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String userSuppliedParameter = request.getParameter("Product-Description"); // This should REALLY be validated too
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// perform input validation to detect attacks
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  '''List<Inventory> list ='''
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  '''session.getNamedQuery("findByDescription")'''
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  '''.setParameter("productDescription", userSuppliedParameter).list();'''
  
 
  //Criteria API
 
  //Criteria API
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  '''$sth->execute( $bar, $baz );'''
 
  '''$sth->execute( $bar, $baz );'''
 
|}
 
|}
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== Stored Procedure Examples ==
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The SQL you write in your web application isn't the only place that SQL injection vulnerabilities can be introduced. If you are using Stored Procedures, and you are dynamically constructing SQL inside them, you can also introduce SQL injection vulnerabilities. To ensure this dynamic SQL is secure, you can parameterize this dynamic SQL too using bind variables. Here are some examples of using bind variables in stored procedures in different databases:
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{| class="wikitable nowraplinks"
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|-
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! Language - Library
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! Parameterized Query
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|-
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| Oracle - PL/SQL
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|
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Normal Stored Procedure - no dynamic SQL being created. Parameters passed in to stored procedures are naturally bound to their location within the query without anything special being required.
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  PROCEDURE SafeGetBalanceQuery(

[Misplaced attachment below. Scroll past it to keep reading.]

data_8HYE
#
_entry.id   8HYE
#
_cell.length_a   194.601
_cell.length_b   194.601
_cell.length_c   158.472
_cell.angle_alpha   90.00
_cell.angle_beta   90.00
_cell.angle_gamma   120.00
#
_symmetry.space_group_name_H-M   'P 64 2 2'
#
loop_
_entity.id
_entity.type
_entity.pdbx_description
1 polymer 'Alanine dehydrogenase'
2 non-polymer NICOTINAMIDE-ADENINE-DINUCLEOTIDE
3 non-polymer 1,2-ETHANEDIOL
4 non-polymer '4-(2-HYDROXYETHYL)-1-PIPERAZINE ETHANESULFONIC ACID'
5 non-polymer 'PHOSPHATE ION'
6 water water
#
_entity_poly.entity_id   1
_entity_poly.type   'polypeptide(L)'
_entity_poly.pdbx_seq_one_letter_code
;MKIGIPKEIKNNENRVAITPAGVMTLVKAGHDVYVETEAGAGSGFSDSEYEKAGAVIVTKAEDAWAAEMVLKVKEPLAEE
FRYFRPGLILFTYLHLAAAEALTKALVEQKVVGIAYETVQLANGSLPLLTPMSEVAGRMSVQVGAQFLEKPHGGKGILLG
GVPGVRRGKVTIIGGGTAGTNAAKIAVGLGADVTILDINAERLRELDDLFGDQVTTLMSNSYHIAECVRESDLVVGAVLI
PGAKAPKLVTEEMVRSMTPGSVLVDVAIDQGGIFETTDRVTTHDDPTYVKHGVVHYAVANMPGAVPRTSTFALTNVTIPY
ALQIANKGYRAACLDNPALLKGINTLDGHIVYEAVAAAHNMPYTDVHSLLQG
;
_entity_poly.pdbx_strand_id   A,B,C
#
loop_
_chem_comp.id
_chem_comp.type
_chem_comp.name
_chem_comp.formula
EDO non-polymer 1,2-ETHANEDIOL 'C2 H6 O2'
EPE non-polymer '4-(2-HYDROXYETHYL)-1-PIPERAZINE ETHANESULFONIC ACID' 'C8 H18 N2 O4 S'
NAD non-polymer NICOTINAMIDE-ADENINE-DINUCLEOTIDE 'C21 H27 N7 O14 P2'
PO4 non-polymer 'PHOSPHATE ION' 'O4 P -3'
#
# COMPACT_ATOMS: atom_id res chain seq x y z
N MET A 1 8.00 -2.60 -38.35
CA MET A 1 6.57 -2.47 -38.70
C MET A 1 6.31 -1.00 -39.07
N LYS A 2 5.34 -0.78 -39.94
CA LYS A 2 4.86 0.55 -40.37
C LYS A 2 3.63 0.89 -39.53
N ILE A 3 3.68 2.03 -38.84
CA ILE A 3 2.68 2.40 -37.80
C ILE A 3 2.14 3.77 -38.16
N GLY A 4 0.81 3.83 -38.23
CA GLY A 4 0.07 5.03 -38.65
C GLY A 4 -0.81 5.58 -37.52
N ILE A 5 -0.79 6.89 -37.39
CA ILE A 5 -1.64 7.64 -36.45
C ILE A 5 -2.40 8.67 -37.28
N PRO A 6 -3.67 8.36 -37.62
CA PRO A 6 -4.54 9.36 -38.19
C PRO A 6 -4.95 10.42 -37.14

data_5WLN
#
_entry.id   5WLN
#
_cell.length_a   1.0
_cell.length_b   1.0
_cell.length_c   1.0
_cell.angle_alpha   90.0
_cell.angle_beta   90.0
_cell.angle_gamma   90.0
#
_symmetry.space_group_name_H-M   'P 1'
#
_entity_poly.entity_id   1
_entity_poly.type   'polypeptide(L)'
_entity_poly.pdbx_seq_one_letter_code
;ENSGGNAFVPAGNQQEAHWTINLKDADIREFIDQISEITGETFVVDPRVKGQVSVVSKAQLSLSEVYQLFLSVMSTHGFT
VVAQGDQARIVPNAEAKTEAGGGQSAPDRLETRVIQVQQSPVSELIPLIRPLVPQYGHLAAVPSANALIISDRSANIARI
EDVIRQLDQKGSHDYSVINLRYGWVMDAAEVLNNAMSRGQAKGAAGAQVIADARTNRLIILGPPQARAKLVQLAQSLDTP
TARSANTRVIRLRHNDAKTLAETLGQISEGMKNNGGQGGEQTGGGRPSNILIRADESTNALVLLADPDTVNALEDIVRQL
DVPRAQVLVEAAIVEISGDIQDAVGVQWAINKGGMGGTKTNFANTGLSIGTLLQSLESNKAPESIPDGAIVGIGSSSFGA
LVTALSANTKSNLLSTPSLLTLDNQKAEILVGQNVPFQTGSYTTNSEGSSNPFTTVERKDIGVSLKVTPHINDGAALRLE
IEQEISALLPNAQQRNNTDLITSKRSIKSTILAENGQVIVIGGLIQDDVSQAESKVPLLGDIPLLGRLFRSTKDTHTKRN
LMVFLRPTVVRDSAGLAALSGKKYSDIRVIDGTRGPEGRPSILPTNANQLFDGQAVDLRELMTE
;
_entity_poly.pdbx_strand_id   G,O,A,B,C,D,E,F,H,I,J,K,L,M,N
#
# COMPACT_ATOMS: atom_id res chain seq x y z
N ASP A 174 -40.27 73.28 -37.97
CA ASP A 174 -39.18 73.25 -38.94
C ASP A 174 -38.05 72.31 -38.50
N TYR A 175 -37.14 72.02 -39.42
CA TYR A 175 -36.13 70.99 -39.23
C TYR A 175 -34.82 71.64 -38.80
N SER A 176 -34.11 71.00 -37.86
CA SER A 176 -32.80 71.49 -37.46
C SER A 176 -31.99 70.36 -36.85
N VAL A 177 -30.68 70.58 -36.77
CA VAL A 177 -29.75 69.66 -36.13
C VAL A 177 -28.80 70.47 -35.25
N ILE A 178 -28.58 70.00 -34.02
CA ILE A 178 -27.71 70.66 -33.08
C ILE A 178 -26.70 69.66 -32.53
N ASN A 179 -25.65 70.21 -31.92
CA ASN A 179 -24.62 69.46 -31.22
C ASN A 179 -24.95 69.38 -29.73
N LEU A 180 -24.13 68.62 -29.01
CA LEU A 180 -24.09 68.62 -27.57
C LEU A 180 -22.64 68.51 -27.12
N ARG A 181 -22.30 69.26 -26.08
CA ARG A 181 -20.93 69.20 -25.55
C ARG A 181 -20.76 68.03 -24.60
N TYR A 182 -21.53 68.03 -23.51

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    UserID varchar, Dept varchar) AS BEGIN
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    SELECT balance FROM accounts_table WHERE user_ID = UserID AND department = Dept;
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  END;
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|-
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| Oracle - PL/SQL
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Stored Procedure Using Bind Variables in SQL Run with EXECUTE. Bind variables are used to tell the database that the inputs to this dynamic SQL are 'data' and not possibly code.
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  PROCEDURE AnotherSafeGetBalanceQuery(
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    UserID varchar, Dept varchar) AS
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    stmt VARCHAR(400); result NUMBER;
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  BEGIN
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    stmt := 'SELECT balance FROM accounts_table WHERE user_ID = :1
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      AND department = :2';
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    EXECUTE IMMEDIATE stmt INTO result USING UserID, Dept;
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    RETURN result;
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  END;
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|-
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| SQL Server- Transact-SQL
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|
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Normal Stored Procedure - no dynamic SQL being created. Parameters passed in to stored procedures are naturally bound to their location within the query without anything special being required.
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  PROCEDURE SafeGetBalanceQuery(
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    @UserID varchar(20),